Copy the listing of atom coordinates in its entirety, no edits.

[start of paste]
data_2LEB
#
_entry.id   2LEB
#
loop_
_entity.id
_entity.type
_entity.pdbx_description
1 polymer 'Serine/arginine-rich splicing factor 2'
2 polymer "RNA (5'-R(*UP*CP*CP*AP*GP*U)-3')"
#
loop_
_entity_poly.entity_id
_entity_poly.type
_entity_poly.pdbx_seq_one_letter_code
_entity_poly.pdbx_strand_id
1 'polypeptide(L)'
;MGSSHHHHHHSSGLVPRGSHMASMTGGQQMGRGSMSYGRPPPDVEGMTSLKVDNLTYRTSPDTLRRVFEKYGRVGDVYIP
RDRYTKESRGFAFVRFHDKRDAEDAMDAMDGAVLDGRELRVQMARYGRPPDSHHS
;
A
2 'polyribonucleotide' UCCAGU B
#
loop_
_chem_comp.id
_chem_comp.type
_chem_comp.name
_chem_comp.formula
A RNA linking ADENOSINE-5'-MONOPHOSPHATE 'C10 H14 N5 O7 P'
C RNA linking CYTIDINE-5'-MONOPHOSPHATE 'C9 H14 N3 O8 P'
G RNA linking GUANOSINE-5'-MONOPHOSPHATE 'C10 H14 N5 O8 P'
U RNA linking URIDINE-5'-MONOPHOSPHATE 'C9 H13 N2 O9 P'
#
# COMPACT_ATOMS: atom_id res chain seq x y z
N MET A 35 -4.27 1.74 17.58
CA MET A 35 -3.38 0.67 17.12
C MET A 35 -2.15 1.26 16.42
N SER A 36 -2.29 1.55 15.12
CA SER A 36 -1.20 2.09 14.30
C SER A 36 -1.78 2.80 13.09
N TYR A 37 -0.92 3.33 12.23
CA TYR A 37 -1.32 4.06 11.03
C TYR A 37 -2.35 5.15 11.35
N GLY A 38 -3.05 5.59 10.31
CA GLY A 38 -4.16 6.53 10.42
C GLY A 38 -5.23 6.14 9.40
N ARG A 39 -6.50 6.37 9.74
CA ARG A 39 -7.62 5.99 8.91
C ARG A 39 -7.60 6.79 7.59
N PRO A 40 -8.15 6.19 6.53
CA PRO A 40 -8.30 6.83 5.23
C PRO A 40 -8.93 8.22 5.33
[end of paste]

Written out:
data_2LEB
#
_entry.id   2LEB
#
loop_
_entity.id
_entity.type
_entity.pdbx_description
1 polymer 'Serine/arginine-rich splicing factor 2'
2 polymer "RNA (5'-R(*UP*CP*CP*AP*GP*U)-3')"
#
loop_
_entity_poly.entity_id
_entity_poly.type
_entity_poly.pdbx_seq_one_letter_code
_entity_poly.pdbx_strand_id
1 'polypeptide(L)'
;MGSSHHHHHHSSGLVPRGSHMASMTGGQQMGRGSMSYGRPPPDVEGMTSLKVDNLTYRTSPDTLRRVFEKYGRVGDVYIP
RDRYTKESRGFAFVRFHDKRDAEDAMDAMDGAVLDGRELRVQMARYGRPPDSHHS
;
A
2 'polyribonucleotide' UCCAGU B
#
loop_
_chem_comp.id
_chem_comp.type
_chem_comp.name
_chem_comp.formula
A RNA linking ADENOSINE-5'-MONOPHOSPHATE 'C10 H14 N5 O7 P'
C RNA linking CYTIDINE-5'-MONOPHOSPHATE 'C9 H14 N3 O8 P'
G RNA linking GUANOSINE-5'-MONOPHOSPHATE 'C10 H14 N5 O8 P'
U RNA linking URIDINE-5'-MONOPHOSPHATE 'C9 H13 N2 O9 P'
#
# COMPACT_ATOMS: atom_id res chain seq x y z
N MET A 35 -4.27 1.74 17.58
CA MET A 35 -3.38 0.67 17.12
C MET A 35 -2.15 1.26 16.42
N SER A 36 -2.29 1.55 15.12
CA SER A 36 -1.20 2.09 14.30
C SER A 36 -1.78 2.80 13.09
N TYR A 37 -0.92 3.33 12.23
CA TYR A 37 -1.32 4.06 11.03
C TYR A 37 -2.35 5.15 11.35
N GLY A 38 -3.05 5.59 10.31
CA GLY A 38 -4.16 6.53 10.42
C GLY A 38 -5.23 6.14 9.40
N ARG A 39 -6.50 6.37 9.74
CA ARG A 39 -7.62 5.99 8.91
C ARG A 39 -7.60 6.79 7.59
N PRO A 40 -8.15 6.19 6.53
CA PRO A 40 -8.30 6.83 5.23
C PRO A 40 -8.93 8.22 5.33